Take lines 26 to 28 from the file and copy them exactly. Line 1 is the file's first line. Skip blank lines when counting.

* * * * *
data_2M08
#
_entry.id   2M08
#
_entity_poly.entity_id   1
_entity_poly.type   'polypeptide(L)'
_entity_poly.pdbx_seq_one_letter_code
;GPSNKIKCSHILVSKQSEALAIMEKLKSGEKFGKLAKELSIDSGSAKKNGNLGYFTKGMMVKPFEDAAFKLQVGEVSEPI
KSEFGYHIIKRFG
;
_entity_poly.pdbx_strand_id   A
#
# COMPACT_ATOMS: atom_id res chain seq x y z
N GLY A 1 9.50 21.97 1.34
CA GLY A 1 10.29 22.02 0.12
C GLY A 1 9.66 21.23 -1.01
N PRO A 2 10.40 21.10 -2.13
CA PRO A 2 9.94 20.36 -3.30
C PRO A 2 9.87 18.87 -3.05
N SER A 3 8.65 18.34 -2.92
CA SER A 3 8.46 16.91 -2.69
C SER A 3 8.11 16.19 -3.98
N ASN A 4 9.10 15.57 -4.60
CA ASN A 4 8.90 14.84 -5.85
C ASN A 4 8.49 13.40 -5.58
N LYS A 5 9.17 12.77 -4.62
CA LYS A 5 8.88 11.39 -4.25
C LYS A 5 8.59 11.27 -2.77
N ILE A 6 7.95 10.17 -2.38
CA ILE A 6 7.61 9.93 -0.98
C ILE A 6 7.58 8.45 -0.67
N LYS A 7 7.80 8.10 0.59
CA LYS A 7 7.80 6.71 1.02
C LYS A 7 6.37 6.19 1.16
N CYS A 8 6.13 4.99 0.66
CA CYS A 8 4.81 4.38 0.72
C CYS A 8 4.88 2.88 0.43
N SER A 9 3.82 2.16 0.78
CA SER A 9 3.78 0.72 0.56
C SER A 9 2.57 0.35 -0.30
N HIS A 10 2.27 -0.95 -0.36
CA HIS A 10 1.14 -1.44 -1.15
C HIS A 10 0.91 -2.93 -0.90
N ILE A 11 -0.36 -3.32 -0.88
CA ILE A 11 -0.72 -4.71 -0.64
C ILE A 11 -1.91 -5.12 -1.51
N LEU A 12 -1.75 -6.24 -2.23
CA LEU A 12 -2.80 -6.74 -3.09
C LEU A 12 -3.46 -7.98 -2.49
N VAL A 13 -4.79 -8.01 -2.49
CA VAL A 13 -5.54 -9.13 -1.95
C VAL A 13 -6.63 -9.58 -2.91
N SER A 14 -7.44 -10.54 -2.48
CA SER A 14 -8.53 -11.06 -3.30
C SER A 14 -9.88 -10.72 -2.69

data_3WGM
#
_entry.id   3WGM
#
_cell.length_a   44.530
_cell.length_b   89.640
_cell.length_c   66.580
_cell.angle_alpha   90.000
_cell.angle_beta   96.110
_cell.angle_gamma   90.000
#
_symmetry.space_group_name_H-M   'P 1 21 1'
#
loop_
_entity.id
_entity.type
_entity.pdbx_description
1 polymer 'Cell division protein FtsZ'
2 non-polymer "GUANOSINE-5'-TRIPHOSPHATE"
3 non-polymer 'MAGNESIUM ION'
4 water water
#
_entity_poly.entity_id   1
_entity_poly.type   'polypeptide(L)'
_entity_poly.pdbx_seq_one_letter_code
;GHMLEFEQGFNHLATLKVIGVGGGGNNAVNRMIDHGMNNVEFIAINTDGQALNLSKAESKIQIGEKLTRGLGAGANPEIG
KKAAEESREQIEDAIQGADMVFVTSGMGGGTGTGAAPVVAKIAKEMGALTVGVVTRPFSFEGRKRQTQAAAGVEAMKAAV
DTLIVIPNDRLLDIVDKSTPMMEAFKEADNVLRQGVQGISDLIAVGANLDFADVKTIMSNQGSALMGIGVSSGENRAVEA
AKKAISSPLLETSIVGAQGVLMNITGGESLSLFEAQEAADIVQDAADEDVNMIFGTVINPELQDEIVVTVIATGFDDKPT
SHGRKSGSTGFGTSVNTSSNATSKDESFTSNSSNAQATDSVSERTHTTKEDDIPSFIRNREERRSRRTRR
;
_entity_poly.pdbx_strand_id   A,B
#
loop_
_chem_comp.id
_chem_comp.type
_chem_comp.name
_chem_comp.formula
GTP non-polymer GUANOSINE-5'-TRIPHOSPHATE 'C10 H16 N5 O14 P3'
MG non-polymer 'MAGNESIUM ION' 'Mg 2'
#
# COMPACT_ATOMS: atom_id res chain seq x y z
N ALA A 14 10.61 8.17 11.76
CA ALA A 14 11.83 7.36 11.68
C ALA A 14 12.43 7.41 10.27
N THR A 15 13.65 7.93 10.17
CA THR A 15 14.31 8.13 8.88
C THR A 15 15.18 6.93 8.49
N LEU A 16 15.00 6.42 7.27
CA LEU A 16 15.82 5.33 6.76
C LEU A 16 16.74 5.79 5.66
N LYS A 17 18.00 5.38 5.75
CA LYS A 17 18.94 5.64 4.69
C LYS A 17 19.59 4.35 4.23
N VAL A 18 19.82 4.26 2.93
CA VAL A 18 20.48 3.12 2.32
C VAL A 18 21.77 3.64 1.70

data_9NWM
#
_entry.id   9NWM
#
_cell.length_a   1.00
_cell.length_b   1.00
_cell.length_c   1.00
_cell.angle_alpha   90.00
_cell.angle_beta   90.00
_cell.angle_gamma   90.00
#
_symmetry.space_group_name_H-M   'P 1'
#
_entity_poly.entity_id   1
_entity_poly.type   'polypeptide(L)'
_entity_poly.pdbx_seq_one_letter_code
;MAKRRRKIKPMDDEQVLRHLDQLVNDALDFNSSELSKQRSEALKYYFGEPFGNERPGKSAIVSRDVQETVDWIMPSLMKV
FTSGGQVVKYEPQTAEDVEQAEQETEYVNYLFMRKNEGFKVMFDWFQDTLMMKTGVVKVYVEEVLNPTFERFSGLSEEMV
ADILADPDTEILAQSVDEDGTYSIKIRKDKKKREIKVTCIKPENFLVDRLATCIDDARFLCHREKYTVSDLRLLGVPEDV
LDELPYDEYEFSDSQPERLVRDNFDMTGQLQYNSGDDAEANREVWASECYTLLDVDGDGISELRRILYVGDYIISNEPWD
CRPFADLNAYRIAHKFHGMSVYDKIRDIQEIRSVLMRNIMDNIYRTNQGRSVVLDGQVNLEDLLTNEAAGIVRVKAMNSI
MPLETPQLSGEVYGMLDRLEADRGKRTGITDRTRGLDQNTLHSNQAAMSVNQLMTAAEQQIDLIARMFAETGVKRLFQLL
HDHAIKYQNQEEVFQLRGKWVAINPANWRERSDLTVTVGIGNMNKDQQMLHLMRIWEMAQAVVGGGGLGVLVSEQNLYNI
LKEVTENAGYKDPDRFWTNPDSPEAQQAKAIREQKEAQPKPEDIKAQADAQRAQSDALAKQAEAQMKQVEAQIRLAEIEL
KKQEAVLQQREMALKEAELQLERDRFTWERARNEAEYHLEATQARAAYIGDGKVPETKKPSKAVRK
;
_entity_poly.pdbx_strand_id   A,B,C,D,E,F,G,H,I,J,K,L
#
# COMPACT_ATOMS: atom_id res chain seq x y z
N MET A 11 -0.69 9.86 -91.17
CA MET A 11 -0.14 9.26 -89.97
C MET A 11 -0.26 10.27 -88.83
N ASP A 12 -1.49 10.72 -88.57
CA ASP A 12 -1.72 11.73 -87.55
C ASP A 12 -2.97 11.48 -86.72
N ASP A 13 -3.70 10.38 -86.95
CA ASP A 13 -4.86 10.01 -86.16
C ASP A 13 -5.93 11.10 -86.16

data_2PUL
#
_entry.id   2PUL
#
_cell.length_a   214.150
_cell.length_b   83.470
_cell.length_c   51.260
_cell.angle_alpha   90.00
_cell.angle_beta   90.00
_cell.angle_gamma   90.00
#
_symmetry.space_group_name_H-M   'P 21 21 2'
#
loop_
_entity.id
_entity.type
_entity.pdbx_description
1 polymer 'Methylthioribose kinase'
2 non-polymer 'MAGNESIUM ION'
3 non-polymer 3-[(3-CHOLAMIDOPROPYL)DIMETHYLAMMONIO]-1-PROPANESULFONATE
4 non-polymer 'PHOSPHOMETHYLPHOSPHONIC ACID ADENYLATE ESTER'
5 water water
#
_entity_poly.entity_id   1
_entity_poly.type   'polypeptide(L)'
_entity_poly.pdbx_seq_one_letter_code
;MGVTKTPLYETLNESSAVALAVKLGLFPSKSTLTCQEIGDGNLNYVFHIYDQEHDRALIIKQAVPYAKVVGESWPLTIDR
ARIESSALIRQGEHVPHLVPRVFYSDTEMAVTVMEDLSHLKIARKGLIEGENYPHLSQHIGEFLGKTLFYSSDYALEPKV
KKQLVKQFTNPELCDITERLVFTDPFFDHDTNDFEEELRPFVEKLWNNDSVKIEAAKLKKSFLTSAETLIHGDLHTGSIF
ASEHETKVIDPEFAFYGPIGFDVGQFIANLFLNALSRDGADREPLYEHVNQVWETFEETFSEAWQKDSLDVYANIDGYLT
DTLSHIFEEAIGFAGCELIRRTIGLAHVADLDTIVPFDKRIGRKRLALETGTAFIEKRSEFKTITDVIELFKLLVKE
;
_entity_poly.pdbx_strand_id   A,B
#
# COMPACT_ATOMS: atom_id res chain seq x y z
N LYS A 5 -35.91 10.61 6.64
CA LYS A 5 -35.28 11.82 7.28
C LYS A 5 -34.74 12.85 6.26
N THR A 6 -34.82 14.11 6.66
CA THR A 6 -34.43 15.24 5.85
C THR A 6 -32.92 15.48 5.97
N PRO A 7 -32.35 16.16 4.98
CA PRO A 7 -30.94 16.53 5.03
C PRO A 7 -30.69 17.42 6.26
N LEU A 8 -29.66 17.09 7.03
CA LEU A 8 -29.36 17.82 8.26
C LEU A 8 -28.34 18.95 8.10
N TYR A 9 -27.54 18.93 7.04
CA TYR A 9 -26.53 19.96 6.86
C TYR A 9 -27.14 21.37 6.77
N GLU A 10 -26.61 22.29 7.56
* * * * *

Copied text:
N LYS A 5 9.17 12.77 -4.62
CA LYS A 5 8.88 11.39 -4.25
C LYS A 5 8.59 11.27 -2.77